Books Diary. (Books)

By Cowley, Jason | New Statesman (1996), April 29, 2002 | Go to article overview

Books Diary. (Books)


Cowley, Jason, New Statesman (1996)


I was reclining in a warm bath, in a country-house hotel in north Yorkshire, when an animated voice informed me that the Queen Mother had died. Time, I thought, to leave the country. I had the perfect excuse -- a commission from Granta magazine to visit America -- so, within 48 hours, I was touching down at Newark Airport, from where two planes were hijacked on the morning of 11 September, in those days when the world seemed steady.

There is nothing quite like the Manhattan book world to make you realise just how parochial and benign literary London really is, despite John Sutherland's protestations to the contrary in his recent NS essay (15 April). While I was in New York, Charles Frazier received $8m for his unwritten second novel. In addition, Paramount Pictures paid a further $3m for the film rights to his story -- which exists only in the form of a one-page outline -- of a white man who is raised by Cherokee Indians. The auction, according to the New York Times, was conducted in a single-bid format, "which limited the amount of information that came out as the price rose and low bidders dropped out".

Frazier was labouring in obscurity when his first novel, Cold Mountain, which became an international bestseller, was discovered by Elizabeth Schmitz, an editor at the celebrated New York independent publisher Grove Atlantic. Schmitz wrote letters of recommendation to booksellers throughout America and encouraged her president, Morgan Entrekin, to gamble on the book. But loyalty counts for nothing in New York. In a recent New Yorker profile of Roger Straus, Ian Parker related how, on visiting Straus at his office, he found the veteran publisher distressed at having offered $1.25m for a first novel. The bid had failed. Straus said: "We got a telephone call [from the agent] saying: 'Oops, the whole deal is off, I've taken a pre-emptive bid of four million dollars for a two-book contract for this guy.' I said to my editor: 'This guy has got no more idea what the next book is going to be than I have.' I said: 'What is the next book?' 'Well, a sequel of some kind.'" What is profit in modern New York publishing, wh en so many houses are willing to squander so much money on no more than putative entities, on sequels of some kind? Small wonder that Straus appeared so bewildered by the turn in events.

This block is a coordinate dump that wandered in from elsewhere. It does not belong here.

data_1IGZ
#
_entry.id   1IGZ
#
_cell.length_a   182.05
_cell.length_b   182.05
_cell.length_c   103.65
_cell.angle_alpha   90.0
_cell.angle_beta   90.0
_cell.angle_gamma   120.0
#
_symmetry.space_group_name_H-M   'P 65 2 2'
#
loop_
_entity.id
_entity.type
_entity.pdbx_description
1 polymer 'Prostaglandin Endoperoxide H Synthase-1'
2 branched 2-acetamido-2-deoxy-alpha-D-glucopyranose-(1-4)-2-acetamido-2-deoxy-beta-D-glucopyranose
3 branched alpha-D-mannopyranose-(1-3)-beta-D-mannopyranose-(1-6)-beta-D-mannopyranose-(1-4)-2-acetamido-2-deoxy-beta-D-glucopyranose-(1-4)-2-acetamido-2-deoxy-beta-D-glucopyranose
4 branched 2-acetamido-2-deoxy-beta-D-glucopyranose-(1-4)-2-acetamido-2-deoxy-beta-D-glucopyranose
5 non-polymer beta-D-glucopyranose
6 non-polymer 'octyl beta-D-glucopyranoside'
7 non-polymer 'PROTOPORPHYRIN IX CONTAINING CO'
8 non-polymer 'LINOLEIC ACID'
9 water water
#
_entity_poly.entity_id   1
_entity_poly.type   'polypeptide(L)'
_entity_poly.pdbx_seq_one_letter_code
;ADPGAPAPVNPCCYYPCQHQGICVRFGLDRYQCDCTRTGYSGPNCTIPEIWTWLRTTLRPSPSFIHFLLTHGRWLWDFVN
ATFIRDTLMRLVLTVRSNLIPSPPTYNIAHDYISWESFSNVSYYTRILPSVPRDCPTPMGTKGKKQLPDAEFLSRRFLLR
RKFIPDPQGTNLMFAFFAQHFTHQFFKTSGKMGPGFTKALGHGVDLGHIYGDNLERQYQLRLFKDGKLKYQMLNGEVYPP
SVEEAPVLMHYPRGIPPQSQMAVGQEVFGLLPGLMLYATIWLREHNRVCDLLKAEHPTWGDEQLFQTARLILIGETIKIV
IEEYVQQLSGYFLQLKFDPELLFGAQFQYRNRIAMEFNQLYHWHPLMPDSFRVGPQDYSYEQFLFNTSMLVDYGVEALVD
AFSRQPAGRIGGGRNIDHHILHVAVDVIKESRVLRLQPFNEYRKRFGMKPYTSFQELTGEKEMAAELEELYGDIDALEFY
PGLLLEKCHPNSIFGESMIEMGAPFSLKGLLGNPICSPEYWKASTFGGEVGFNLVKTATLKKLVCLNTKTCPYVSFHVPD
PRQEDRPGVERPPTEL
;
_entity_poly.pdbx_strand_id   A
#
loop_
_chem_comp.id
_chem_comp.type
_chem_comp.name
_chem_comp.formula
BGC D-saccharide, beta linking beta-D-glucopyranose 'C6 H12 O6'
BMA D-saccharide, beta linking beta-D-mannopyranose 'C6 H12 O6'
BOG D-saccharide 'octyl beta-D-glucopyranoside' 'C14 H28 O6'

Shortly after the conclusion of the Frazier deal, I had dinner with Toby Mundy in a Korean restaurant in the Village, one of those places where you cook your own fish on hot stones. Mundy is a dynamic and talented publisher, as adept at editing as he is at making deals and running a business, and was judiciously chosen by Morgan Entrekin to run the new London operation of Grove Atlantic. …

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